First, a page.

We spent the last weeks of fall in Austin, a city that always seems to feel like home. My former postdoctoral mentor, Adron Harris, graciously arranged my visiting faculty status at UT-Austin, and it was a joy to reinhabit his inspiring team for a while. Reconnecting with Harris Lab colleagues Cecilia Borghese, Igor Ponomarev, and Olga Ponomareva was particularly valuable, and Rick Aldrich’s journal club kept me on my toes. We even worked in a seminar visit from my Swedish summer host Erik Lindahl and his student Stephanie—a great collegial convergence!
As usual, everything was bigger in Texas, from our porch pets to the enthusiastic kayak polo match we encountered crossing MoPac Bridge. At a time of year many of our recent homes (Sweden, New York) were covered in snow, we enjoyed a cozy outdoor training on Scott Walker’s upgraded barrel smoker.
We made our short-term home on Austin’s East Side, a neighborhood that’s experienced explosive development since we left in 2012. With plenty of Lady Bird Lake shoreline, and a stone’s throw from Austin’s encroaching downtown, the area’s appeal recently leveled up with the shutdown of noisy Holly Street Power Plant. Tex-Mex classic Juan in a Million has been a neighborhood landmark for 35 years; newfound treasures included butcher Salt and Time, fish market Mongers, ranch-to-table Jacoby’s and Dai Due, and artisinal coffeeshop Cuvée. We enjoyed evening walks to Launderette, a high-end diner operating out of a former laundromat, and Craftsman, a music venue with a house-party feel; ATX Boudain Hut satisfied my Cajun craving under a nest of wild parakeets, and Mezcalería Tobalá served a dozen variations on tequila in clay copitas. We also liked Mettle [edit: while it lasted; on the dark side of rapid change, it closed in January].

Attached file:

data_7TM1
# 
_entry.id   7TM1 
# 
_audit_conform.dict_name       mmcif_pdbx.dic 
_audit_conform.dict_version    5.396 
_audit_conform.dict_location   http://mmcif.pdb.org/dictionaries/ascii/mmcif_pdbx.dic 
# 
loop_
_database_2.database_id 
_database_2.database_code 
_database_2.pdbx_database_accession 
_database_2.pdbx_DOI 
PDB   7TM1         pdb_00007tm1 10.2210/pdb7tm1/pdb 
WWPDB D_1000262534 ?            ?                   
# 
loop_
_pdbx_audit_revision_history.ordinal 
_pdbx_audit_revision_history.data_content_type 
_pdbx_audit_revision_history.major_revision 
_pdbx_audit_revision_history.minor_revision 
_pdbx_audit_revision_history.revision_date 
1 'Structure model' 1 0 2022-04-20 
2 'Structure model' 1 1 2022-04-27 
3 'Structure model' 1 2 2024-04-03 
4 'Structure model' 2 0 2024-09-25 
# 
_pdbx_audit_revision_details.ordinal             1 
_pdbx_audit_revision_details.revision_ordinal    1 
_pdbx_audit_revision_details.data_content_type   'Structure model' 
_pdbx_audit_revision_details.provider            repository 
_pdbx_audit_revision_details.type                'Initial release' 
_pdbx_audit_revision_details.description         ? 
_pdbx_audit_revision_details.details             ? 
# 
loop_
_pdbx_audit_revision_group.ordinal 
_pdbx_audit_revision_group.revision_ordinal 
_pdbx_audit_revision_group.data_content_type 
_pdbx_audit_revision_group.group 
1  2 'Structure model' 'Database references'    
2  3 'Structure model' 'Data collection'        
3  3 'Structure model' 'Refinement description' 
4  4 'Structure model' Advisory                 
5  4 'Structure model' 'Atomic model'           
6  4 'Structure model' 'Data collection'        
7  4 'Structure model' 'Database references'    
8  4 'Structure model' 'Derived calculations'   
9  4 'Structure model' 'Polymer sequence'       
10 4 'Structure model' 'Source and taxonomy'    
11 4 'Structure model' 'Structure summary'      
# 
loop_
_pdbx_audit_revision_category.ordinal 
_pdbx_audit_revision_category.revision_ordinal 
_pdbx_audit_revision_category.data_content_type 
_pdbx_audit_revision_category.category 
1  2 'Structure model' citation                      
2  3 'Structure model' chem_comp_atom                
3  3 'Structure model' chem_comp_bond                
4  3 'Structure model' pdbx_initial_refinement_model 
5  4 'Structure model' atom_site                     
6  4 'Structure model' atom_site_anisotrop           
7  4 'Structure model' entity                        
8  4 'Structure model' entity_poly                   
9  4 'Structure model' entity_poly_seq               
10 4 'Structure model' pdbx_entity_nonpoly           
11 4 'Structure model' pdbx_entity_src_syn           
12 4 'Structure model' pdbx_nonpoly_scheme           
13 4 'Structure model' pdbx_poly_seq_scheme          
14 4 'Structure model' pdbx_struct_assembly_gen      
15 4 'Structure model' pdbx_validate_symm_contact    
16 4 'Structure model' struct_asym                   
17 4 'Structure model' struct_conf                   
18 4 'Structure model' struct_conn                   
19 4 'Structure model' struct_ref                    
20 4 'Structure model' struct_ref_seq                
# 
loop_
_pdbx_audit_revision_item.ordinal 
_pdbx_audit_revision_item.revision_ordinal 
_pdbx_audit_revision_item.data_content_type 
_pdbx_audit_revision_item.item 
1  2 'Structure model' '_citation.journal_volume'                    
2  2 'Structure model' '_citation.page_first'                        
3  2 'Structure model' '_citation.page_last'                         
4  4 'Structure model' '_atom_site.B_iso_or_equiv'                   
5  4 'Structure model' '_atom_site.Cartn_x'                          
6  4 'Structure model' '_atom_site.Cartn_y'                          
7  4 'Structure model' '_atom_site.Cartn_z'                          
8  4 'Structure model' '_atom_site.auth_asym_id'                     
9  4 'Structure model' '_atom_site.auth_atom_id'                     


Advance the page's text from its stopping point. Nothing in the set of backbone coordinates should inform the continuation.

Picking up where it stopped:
The East Side hipster surge represents a controversial gentrifying force; thrilled as we were by our beautiful treehouse, we were conflicted about our contribution to the family-oriented neighborhood’s short-term rental industry. The area’s rapid growth made it to the New York Times Travel section in 2014, and has become a subject for scholarly study in sustainability and urbanism, with disturbing predictions for ongoing segregation. A catalyst was the demolition last February of a local piñata store, evidently to the surprise of the shop’s tenants, and with their stock still inside; its replacement by a Austin’s first cat cafe sparked further accusations of abusive gentrification. The ensuing legal conflict took ten months to resolve, and ignited protests by social justice groups including PODER. In October, Austin architect David Goujon commemorated the lost business with three colorful piñata sculptures—each ten feet tall—on nearby Festival Beach. We hope this compelling community continues to find a creative and conscientious path through urban change.
In the meantime—since my last two posts closed with cocktails—I’ll sign off with a distinctly Austin recipe. Pro tip: try with jalapeño olives, or beet juice.
- 3 oz añejo tequila
- 1 ½ oz Cointreau
- 1 ½ oz fresh lime juice
- ½ oz olive brine
- Splash fresh orange juice
Shake with ice and strain into a chilled salt-rimmed glass.
Garnish with olives and lime.